Discovery Park of America Unveils First Guidebook as Museum and Heritage Park Prepares to Reopen to the Public
Union City, Tenn.—According to Lauren Sims, director of guest services and retail at Discovery Park of America, the number one most requested item in the gift shop since opening has been a guidebook. When the 50-acre heritage park reopens to the public on June 1, 2020, that need will be met as Discovery Park just received a shipment of its first official guidebook. A link to purchase the guidebook on Amazon is now available at DiscoveryParkofAmerica.com/Guidebook.
Sims, who has been with the organization since it opened in 2013, is responsible for stocking the gift shops with merchandise that ranges from apparel to unique items made in the region.
“Discovery Park is such a unique place that features things you cannot see and experience anywhere else in the world,” said Sims. “It’s no wonder to me guests want to take a small piece of it home with them when they leave.”
The 50-page guidebook opens with a brief history and acknowledgement of the founder of the organization, Robert Kirkland, with his quote, “Discovery Park of America should enhance education for children as well as adults and do it in an entertaining way. I hope it will be a destination that people will visit again and again and walk away each time with an expectation for continued innovation.”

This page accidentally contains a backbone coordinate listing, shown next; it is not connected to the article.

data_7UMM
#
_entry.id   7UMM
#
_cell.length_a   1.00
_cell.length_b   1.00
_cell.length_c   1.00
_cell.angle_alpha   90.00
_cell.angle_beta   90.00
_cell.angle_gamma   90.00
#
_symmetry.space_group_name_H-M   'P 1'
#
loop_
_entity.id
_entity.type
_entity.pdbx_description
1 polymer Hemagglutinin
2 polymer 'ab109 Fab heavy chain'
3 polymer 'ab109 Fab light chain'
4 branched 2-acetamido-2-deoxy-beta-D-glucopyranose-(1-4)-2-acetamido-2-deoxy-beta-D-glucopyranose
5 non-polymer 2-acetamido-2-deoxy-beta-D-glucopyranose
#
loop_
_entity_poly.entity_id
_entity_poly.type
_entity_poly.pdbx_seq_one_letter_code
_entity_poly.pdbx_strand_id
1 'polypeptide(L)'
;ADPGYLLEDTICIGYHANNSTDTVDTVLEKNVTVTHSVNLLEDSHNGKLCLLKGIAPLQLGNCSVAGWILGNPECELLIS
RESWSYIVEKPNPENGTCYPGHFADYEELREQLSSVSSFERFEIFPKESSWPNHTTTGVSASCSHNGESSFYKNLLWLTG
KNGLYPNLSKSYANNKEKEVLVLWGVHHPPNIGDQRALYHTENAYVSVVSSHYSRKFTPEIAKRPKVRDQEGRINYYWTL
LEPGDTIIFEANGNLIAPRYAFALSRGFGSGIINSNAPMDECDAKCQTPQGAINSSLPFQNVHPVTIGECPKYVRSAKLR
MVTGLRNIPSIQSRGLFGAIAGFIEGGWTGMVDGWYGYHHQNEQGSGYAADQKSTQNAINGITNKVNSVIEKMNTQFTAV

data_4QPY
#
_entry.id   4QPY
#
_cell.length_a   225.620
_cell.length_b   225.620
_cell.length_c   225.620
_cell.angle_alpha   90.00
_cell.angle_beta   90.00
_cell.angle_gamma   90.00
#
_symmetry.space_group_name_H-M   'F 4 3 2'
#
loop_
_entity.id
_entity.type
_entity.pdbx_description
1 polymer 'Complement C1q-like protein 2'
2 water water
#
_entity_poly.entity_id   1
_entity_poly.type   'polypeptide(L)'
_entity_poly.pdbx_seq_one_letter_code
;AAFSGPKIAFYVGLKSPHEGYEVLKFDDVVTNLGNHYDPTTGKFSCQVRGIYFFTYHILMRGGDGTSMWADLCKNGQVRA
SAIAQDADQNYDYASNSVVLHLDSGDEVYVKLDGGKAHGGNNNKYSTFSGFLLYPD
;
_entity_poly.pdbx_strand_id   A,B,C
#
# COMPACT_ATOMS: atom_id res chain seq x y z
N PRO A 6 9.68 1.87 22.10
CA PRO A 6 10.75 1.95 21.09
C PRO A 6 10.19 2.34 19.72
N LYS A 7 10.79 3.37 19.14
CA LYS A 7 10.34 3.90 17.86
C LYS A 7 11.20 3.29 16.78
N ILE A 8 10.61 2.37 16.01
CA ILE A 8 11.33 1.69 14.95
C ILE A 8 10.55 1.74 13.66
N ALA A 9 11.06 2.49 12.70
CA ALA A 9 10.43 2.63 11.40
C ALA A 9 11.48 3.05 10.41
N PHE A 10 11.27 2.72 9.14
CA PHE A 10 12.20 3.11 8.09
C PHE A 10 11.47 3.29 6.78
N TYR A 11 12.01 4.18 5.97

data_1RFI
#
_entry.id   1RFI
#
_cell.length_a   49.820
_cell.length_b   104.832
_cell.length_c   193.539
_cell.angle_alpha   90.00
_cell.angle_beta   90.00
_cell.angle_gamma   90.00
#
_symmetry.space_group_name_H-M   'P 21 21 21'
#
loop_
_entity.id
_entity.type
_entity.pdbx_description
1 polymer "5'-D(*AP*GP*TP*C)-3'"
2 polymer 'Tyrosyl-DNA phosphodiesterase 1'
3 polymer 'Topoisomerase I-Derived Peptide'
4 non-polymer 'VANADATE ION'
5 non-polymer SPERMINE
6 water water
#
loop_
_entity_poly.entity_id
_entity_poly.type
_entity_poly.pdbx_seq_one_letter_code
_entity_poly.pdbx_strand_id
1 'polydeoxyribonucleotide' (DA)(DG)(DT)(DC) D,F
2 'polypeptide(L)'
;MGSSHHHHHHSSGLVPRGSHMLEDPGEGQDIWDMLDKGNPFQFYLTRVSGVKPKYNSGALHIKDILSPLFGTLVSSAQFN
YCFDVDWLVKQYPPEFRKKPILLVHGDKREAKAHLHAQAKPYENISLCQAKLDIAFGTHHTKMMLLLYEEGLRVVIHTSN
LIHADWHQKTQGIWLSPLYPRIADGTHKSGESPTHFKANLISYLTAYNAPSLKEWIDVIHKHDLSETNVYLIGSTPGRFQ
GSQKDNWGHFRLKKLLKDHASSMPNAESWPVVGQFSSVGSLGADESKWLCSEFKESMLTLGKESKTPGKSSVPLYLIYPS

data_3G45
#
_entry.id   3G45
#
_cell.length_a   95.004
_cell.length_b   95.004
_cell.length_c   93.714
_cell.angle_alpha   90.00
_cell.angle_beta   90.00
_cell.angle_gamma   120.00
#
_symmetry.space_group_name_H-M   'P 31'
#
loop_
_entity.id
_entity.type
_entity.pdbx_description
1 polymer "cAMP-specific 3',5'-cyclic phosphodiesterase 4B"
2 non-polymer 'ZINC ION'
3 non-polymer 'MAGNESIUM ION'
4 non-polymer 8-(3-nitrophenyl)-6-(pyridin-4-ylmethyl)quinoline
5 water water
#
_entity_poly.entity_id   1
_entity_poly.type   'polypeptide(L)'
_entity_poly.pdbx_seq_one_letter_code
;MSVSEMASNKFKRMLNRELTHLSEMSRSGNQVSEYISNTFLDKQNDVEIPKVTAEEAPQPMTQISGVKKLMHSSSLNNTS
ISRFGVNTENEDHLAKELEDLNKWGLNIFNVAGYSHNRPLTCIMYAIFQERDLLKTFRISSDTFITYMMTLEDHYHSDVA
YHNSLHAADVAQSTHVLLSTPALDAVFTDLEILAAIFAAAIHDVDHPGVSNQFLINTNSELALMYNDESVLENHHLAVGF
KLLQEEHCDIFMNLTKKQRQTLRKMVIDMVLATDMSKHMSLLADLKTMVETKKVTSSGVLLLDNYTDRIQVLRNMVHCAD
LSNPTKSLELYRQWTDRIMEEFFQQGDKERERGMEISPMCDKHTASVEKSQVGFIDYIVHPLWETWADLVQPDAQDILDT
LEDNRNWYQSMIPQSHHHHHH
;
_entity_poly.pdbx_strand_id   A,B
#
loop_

This official guidebook, designed by Discovery Park’s graphic designer, Carly Christiansen, features more than 175 photographs along with descriptions and unique facts about the entire museum and park. Also included are stories and behind-the-scenes details combined with images of the galleries and artifacts both inside and out. The guidebook is intended to be useful during a visit or afterwards to continue to benefit from the one-of-a-kind experiences that can be found at Discovery Park.
Polly Brasher, Discovery Park’s director of education, was instrumental in providing many little-known details that make this guide such an asset. Brasher worked closely alongside Kirkland and others as Discovery Park was being built, and she created the training manual used by the museum and park’s docents and other employees. Throughout the guidebook are references to many of the individuals who contributed to the items on display, as well as fascinating details about where some of the artifacts originated that provide a more comprehensive look at the museum and park.
“The biggest challenge was determining what not to include,” noted Jennifer Wildes, Discovery Park’s collections and exhibits director. “With more than 5,000 items in our collection, it was a challenge for the team working on the guidebook to choose the artifacts we thought would be the most enlightening.”